On May 23, 2019, the Internal Revenue Service issued Final Regulations under Section 956 of the Internal Revenue Code of 1986. The purpose of the Final Regulations is to eliminate a disparity caused by the Tax Cuts and Jobs Act (TCJA) in the tax treatment of actual dividends and deemed dividends, in each case, made or deemed made, by controlled foreign corporations (CFC) to U.S. corporate shareholders meeting certain ownership and holding period requirements. The Final Regulations align the tax treatment of deemed dividends with that of actual dividends and allow U.S. corporate shareholders to better avoid certain adverse tax impacts triggered when a CFC provides credit support.
Section 956 was based on the notion that U.S. corporate shareholders were implicitly receiving the benefit of CFC earnings by having their CFCs provide credit support for their debt obligations. To prevent this, Section 956 was enacted. Under Section 956, if a CFC provides certain credit support for a U.S. parent company’s debt obligations, the U.S. parent is deemed to have received a dividend from the CFC (referred to as a “deemed dividend”).
In December of 2017, Congress enacted the TCJA, which created a mismatch in the treatment of actual dividends and deemed dividends. The TCJA enacted Code Section 245A to establish a “participation exemption” that entitles a U.S. corporate shareholder to a “dividends received” deduction equal to the amount of the dividend actually received from a CFC, assuming certain ownership and holding requirements are met. The participation exemption only applied to actual dividends, not to deemed dividends. The result was that a CFC could make an actual dividend to a U.S. corporate shareholder without tax, but a deemed dividend to the same U.S. corporate shareholder from the same CFC would be taxable.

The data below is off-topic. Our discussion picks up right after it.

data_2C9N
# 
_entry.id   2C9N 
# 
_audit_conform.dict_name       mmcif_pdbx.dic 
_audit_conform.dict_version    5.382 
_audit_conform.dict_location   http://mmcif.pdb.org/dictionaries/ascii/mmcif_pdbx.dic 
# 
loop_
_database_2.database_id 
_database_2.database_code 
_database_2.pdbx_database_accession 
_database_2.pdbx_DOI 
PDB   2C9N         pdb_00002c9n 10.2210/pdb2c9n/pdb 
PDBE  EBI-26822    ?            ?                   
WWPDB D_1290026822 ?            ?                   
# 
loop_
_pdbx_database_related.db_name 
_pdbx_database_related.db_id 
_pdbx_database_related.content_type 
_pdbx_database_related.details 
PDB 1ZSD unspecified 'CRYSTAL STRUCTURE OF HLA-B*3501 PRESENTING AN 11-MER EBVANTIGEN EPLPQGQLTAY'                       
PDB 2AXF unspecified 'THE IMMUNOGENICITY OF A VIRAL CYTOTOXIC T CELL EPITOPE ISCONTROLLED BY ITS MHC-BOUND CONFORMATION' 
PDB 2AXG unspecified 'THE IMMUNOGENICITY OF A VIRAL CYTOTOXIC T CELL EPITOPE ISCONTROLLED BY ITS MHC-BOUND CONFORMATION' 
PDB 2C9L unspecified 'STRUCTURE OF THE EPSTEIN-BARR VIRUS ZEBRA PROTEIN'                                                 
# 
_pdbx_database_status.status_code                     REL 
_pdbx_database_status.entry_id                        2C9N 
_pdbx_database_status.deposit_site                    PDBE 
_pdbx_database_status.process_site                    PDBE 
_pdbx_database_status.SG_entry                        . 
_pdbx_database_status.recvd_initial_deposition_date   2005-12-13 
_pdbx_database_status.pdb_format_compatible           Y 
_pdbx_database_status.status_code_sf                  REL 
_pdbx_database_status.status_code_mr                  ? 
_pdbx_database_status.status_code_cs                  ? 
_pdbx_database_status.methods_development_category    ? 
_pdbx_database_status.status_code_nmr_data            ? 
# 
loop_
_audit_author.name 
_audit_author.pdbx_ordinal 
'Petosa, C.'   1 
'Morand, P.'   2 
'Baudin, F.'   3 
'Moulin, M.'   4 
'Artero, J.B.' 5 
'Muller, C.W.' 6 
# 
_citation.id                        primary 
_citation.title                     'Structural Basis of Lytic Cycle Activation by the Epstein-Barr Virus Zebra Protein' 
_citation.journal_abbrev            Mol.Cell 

What this means to you
The Final Regulations align the tax treatment of deemed dividends with the participation exemption under Code Section 245A. The Final Regulations provide, generally, that a U.S. corporation can reduce the amount of a deemed dividend from a CFC under Section 956 to the same extent it would if it were an actual dividend. As a result, CFCs may now provide credit support to U.S. corporations without triggering a taxable dividend, assuming certain ownership and holding requirements are met.
Now that the Final Regulations have been released, market practice will likely shift toward more CFC credit support. For a more detailed analysis of the Final Regulations, please see this supplemental document.